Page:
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From celebrities to sports stars to your next-door neighbor, it seems like everyone is talking about the effectiveness of a ketogenic diet when it comes to losing weight. But, if you or a loved one lives with epilepsy, you may be surprised to learn that the low-carb, high fat and protein diet can help reduce seizures by up to 50%. Here's what you need to know about the Ketogenic Diet.
The Ketogenic Diet, or "keto" diet as it is commonly called, is a low carb, high fat, and moderate protein diet. The "classical" ketogenic diet, also known as the "long-chain triglyceride diet," provides approximately 90% of total calories from fat, rather than carbs, and 3 to 4 grams of fat per gram of carbohydrate and protein. This puts the body into a state of ketosis, similar to fasting, where the body uses ketones instead of glucose as its main fuel source.
Fasting as a method of treating epilepsy has been utilized since the 5th century BC. Fasting puts your body into a ketogenic state quickly and efficiently and was typically used to help pediatric epilepsy patients between the 1920s and the 1940s until anticonvulsant medications were brought to the market. While anti-convulsants are the most common method of treatment for patients with epilepsy, the ketogenic diet is generally used as a back-up treatment for patients who the anticonvulsant medications do not work. The anti-epileptic benefit of a ketogenic diet that mimics a starvation state, but provides enough calories through fat or protein to maintain weight while inducing the brain to utilize ketone rather than glucose for energy, has been known to medical science since the 1920s, with studies in the 20s and 30s showing benefits for adolescents and adults.
One hospital that has kept the keto diet in use since the 1970s is Johns Hopkins Hospital. Their first program utilized the classic ketogenic diet focused on children, but in the years since the program has evolved to offer diet management services to adults as well, and offering several modified diets such as the modified Atkins.
In the classic ketogenic diet, the total calories are matched to the total calories needed. For example, a child eating 1400 calories in a regular diet would be prescribed a 1400-calorie ketogenic diet. There are different ketogenic diet "ratios", which is the amount of fat to protein and carbohydrates combined. A 4:1 ratio is strict and is generally used for children; a 3:1 ratio is is generally suitable for infants, children, and adolescents who require higher amounts of carbohydrates or protein for some reason. No other sources of carbohydrates can be eaten. Foods for a patient on this diet should be weighed on a gram scale, aiming for a ratio of somewhere between 3 to 4 grams of fat for each gram of protein and carbohydrates combined. A modified version of the classic ketogenic diet uses a more appealing 1:1 or 2:1 ratio.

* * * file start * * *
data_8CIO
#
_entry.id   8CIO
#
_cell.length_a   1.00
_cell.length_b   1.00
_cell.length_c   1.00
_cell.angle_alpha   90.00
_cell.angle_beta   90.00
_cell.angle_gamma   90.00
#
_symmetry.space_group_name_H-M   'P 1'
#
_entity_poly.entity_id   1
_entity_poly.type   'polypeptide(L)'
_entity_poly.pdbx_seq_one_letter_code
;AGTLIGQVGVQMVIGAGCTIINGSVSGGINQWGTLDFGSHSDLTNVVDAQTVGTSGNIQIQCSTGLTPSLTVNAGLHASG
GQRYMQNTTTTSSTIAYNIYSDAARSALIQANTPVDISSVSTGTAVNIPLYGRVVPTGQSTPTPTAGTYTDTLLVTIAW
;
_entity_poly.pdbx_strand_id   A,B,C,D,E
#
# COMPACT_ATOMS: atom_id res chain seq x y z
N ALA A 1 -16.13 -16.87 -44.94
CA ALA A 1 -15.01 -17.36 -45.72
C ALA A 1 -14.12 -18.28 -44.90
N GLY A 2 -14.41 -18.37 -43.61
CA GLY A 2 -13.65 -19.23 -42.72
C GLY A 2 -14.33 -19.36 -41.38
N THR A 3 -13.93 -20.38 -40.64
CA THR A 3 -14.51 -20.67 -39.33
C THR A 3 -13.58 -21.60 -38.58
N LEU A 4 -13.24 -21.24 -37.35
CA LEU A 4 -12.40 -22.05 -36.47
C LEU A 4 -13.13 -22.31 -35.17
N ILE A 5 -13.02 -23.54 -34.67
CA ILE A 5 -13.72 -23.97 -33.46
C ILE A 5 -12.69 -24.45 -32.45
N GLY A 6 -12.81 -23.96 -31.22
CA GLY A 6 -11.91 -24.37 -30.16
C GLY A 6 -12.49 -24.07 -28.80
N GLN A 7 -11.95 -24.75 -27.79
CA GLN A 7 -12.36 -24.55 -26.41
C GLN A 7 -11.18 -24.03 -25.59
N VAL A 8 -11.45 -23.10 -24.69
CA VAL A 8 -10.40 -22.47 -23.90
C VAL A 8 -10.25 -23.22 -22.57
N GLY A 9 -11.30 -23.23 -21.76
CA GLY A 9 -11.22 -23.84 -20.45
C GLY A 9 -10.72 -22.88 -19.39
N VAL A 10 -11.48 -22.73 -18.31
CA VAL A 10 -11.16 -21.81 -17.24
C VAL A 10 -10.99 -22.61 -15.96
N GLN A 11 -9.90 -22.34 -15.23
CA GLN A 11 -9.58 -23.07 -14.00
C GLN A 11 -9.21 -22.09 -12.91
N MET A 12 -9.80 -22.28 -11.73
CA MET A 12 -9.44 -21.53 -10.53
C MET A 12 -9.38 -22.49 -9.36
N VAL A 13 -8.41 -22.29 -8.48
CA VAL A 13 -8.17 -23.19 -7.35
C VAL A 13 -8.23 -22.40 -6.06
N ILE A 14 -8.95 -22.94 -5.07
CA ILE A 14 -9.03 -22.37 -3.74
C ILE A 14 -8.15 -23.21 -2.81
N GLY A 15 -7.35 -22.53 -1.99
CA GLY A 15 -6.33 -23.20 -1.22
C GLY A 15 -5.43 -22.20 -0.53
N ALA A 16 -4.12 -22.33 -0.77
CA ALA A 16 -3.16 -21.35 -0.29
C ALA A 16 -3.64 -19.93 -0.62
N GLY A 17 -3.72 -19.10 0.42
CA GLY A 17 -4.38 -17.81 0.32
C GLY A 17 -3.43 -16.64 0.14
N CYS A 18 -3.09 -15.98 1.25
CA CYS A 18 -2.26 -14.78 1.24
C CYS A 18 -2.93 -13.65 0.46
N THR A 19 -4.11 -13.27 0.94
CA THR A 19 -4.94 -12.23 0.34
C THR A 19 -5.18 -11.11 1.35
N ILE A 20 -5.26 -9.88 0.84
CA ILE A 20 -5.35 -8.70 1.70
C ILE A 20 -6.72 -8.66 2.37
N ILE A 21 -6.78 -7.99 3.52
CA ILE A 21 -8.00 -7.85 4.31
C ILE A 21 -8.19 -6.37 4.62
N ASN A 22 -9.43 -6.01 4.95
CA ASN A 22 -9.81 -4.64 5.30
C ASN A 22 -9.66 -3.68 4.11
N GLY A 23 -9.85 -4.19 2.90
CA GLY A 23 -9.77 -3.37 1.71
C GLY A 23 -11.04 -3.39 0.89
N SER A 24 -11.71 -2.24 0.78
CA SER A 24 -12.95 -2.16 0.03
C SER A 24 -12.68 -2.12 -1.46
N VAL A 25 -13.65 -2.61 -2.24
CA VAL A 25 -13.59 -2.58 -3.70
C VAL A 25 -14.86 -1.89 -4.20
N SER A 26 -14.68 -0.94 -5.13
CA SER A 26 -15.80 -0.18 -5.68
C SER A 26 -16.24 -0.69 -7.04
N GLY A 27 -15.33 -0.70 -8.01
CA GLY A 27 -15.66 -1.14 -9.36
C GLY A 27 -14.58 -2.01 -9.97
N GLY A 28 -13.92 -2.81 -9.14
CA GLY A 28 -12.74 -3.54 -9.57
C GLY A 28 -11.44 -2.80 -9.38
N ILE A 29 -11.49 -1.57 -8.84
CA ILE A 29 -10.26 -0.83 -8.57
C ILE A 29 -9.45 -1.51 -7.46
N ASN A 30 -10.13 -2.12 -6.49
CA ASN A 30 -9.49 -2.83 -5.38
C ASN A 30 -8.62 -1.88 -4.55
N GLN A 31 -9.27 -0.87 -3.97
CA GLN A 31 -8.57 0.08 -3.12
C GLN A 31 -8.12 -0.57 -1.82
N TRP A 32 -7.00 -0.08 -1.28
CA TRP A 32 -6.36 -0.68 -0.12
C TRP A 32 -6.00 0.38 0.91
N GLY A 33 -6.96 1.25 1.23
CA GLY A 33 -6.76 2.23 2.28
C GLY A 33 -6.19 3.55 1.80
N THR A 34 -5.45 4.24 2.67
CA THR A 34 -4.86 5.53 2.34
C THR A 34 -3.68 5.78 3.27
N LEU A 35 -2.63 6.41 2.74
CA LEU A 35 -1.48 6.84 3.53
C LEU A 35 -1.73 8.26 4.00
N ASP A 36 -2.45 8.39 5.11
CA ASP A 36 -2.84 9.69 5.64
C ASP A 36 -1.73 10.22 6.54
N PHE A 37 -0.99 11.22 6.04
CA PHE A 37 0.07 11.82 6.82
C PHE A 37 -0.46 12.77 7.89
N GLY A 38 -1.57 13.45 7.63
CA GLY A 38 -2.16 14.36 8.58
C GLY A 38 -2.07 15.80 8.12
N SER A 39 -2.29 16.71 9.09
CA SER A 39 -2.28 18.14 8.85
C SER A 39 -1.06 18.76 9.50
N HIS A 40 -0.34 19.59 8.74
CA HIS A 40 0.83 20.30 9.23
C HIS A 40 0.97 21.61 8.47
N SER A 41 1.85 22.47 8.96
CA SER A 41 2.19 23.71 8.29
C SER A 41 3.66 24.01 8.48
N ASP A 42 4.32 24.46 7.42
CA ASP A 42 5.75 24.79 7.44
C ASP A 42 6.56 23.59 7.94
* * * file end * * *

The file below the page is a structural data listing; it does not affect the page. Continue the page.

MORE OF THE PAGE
On a modified Atkins diet, adolescents and adults don't need to weigh food. It provides 15-20 grams of net carbohydrates daily after dietary fiber is subtracted. Instead of weighing food, food tables are used to track the fiber and carbohydrate content and ketosis is assessed by using a test strip to measure urine ketones.
One keto diet option with promising results used to treat epilepsy is a medium-chain triglyceride low-carbohydrate. medium-chain triglyceride (MCT) oil is a commercially produced product made from palm kernel or coconut oil. With this diet, ketosis is induced when 30-60% of total calories come from MCTs.
Because the amount of carbohydrates and protein in a ketogenic diet is restricted, it is important to prepare meals carefully. For very young children, the diet prescription may be based on weight. Because it can be complicated, you'll need a dietician's help to teach parents and children what can and cannot be eaten when using this diet and you will typically work with a neurologist to monitor medications and assess the overall benefits.
Several recent studies have shown that a ketogenic diet reduces or prevents seizures in many children whose seizures could not be controlled by medications. A ketogenic or modified ketogenic diet has been proven in many studies to be particularly helpful at relieving some epilepsy conditions, including:
• Doose Syndrome
• Dravet syndrome
• Tuberous sclerosis complex
• Rett syndrome
• Infantile spasms
• GLUT-1 deficiency
In one study at the Johns Hopkins University Adult Epilepsy Diet Center in Baltimore, ketogenic diets were proven to be a viable option for drug-resistant epilepsy in older adolescents and adults, and according to Dr. Cervenka, over half of the children who go on a ketogenic diet have at least a 50% reduction in the number of their seizures, and between 10-15% of children become seizure-free. In a review paper, Dr. Cervenka stated that of 206 adolescent and adult patients who experienced seizures and tried a ketogenic diet, 100 of the patients saw a 50% reduction in seizures, 13 of which were seizure-free, and that some patients with multiple seizure types and with symptomatic generalized epilepsy may experience a greater reduction in seizures.
By Colleen De Koning